‘Girls & Sports’ Strip Attracts Young Readers — and a Big Syndicate

By: Dave Astor

A self-syndicated comic carried by more than 175 papers will be distributed by Creators Syndicate starting Jan. 1.

Justin Borus and Andrew Feinstein co-created “Girls & Sports” in the late 1990s. They built a clientele of 75-plus campus papers before starting to seek general-circulation papers in October 2004. They now have more than 100 non-college clients — an unusually large number given that many dailies shy away from self-syndicated strips.

“Girls & Sports” has many fans that are 18 to 34. “We hear over and over from newspaper editors that they want features that appeal to younger readers,” Creators National Sales Director Margo Sugrue told E&P. The comic’s large list of college papers shows that it’s reaching that young-adult demographic, added Creators Senior Editor Kathy Kei.

The strip focuses on dating, relationships, “the bar scene,” sports, working out, and the like. Sugrue said the idea for the “Girls & Sports” title came up when Borus and Feinstein — now in their late 20s — were studying in Europe. They were conversing on a long bus ride when another passenger suddenly said: “Is that all you think about — girls and sports?”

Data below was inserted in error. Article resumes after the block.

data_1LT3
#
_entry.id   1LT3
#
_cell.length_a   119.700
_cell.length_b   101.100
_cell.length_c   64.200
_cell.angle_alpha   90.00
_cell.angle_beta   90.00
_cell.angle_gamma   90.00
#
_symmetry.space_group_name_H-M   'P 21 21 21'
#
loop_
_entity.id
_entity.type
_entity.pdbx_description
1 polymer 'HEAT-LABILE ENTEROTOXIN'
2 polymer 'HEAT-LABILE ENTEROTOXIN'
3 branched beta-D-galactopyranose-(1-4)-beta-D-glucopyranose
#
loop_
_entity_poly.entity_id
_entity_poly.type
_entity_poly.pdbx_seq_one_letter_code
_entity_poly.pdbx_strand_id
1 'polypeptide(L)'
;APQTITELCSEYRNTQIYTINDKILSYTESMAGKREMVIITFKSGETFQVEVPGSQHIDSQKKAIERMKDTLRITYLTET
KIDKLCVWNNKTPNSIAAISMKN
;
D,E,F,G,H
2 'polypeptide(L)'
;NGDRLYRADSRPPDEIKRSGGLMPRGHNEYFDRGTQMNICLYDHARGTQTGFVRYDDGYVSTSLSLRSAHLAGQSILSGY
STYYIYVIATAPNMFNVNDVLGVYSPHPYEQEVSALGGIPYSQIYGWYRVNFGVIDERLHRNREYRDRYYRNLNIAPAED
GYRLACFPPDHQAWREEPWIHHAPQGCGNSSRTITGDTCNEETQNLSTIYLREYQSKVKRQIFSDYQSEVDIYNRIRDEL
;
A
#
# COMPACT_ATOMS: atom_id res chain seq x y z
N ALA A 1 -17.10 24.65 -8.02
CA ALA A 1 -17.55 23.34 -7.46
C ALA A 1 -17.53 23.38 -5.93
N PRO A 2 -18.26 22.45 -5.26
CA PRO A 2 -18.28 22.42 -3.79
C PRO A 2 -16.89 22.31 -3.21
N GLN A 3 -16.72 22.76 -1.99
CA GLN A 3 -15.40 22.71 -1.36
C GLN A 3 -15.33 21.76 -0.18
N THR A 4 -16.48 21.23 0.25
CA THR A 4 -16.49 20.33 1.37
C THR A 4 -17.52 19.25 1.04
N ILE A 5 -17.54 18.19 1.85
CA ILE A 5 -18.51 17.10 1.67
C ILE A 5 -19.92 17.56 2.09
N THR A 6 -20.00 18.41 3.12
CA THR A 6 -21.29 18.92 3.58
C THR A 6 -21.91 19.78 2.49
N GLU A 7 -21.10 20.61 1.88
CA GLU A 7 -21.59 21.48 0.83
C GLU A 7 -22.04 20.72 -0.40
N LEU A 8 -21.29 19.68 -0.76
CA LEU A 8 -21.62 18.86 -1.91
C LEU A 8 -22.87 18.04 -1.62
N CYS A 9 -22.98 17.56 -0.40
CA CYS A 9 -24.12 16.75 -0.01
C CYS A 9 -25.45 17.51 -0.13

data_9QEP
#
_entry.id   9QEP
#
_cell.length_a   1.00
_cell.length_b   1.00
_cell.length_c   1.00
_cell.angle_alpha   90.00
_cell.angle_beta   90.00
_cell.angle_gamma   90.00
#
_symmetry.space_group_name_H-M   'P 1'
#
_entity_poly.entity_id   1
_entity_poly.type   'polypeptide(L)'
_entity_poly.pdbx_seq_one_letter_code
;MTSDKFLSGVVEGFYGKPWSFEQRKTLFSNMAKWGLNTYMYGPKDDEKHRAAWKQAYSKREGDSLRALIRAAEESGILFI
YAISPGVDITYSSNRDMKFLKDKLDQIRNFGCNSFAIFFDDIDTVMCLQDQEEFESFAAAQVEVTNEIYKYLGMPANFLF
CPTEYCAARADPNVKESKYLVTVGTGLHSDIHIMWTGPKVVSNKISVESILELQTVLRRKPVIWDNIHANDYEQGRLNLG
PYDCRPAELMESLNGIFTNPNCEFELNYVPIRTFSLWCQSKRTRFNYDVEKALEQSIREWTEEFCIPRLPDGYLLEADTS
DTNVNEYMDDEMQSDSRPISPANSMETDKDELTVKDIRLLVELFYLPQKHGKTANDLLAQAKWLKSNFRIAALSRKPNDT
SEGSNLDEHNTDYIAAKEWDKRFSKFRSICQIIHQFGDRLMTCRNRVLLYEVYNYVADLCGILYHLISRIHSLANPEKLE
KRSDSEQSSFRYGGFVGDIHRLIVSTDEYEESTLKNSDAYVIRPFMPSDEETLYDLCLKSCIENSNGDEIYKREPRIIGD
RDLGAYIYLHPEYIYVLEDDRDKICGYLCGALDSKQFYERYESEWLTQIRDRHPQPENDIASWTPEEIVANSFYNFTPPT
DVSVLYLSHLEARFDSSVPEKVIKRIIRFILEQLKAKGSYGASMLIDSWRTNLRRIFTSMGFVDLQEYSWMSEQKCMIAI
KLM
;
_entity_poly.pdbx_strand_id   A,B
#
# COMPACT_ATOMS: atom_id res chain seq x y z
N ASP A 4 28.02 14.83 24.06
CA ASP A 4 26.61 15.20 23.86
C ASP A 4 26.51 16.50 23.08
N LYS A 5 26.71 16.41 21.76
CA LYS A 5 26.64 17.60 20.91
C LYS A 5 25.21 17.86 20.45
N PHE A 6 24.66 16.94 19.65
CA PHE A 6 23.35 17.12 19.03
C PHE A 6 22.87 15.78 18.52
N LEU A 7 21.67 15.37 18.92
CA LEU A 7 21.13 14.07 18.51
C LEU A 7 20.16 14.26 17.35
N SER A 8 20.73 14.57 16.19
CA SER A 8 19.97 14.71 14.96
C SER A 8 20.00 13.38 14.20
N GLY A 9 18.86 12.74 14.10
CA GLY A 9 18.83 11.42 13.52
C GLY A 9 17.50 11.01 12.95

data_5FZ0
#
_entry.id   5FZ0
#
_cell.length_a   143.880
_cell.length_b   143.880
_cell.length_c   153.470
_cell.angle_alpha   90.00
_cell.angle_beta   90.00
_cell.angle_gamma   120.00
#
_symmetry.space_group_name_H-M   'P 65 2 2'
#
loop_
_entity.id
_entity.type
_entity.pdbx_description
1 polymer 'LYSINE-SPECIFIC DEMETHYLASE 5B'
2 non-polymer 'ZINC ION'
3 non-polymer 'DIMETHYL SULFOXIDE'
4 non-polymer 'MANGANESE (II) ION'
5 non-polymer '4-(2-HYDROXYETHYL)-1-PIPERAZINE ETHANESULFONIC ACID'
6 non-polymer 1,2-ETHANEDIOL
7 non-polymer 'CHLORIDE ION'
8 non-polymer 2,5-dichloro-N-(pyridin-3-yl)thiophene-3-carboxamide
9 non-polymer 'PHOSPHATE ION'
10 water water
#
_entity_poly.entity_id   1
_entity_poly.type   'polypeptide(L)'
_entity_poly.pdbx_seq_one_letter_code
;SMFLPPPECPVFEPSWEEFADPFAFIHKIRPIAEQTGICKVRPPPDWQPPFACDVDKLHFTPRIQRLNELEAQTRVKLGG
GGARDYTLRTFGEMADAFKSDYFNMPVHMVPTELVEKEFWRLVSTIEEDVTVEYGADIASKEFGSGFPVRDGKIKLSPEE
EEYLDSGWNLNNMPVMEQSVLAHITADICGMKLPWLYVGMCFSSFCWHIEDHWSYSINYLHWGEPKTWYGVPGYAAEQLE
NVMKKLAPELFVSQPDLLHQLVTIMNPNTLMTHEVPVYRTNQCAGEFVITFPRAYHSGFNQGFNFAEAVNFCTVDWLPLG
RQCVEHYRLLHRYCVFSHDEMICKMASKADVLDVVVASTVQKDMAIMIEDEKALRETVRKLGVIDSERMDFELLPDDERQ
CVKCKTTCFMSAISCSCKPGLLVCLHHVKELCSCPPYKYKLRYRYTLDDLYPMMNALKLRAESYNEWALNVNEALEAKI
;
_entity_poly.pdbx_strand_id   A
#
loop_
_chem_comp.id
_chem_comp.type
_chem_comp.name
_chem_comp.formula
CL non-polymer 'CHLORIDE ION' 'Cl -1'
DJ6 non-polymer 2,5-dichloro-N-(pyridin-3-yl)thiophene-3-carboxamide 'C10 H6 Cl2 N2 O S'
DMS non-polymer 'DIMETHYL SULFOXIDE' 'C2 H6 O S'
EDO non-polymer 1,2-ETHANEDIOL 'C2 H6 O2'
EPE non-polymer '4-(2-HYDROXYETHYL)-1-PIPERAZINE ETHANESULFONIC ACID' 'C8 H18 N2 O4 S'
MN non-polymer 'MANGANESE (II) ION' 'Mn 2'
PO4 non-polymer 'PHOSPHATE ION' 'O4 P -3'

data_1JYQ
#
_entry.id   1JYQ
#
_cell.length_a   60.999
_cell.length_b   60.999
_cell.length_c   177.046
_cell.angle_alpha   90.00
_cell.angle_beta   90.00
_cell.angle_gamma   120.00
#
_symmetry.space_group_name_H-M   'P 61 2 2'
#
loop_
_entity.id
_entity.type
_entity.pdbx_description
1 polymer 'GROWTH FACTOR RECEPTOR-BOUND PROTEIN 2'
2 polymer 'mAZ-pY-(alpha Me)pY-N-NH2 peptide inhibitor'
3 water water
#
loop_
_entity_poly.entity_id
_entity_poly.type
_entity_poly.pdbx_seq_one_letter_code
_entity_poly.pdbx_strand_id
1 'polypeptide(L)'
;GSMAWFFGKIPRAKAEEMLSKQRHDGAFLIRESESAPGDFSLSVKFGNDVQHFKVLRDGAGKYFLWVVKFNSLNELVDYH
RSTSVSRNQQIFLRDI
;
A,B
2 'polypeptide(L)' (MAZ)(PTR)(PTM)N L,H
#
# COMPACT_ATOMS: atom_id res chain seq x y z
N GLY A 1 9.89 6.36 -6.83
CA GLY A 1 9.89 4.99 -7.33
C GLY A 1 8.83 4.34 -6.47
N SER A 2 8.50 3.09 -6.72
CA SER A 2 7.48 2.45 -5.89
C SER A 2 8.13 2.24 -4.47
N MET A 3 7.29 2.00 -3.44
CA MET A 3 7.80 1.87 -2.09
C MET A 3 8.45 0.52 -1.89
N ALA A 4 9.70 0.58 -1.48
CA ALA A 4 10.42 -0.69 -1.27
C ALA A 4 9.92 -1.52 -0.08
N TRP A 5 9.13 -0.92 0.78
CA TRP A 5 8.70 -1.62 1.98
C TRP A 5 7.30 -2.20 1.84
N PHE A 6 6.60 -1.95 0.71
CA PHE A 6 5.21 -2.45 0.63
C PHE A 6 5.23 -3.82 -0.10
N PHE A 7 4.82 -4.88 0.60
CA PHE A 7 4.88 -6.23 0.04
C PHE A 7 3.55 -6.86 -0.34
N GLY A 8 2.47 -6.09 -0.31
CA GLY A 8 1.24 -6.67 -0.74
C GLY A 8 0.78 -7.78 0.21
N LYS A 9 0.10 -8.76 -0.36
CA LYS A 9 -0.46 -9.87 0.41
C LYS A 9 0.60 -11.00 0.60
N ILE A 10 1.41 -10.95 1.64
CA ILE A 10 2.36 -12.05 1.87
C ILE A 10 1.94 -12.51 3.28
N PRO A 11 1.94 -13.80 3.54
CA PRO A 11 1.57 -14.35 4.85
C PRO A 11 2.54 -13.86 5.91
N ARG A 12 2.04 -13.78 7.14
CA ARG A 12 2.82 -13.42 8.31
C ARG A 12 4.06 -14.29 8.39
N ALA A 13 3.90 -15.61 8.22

Despite the name of the comic and the gender of its co-creators, the feature has many female readers. Why? Some of the comic’s humor is at the expense of men, replied Kei. “Women seem to respond to that.”

One example of this self-deprecating humor is a strip showing the JoAnn character asking Marshall: “How was your weekend?” He replies: “Awesome! I got totally hammered at the football game.” JoAnn: “What are you doing tomorrow?” Marshall: “Going out for drinks with the boys.” JoAnn: “Any plans for this Friday?” Marshall: “Are you asking me out?” Then Marshall is shown in the last panel, several days later, telling the Bradley character: “So she dropped me off at an AA meeting on Friday.”

Usually, cartoonists submit their comic to a syndicate in hopes of getting signed. In this case, Creators approached Borus and Feinstein after syndicate President Rick Newcombe saw the feature in the New York Daily News. Among the comic’s other major-market clients is The Denver Post.

Both cartoonists are from Denver. Borus still lives in that Colorado city, while Feinstein now resides in Los Angeles.

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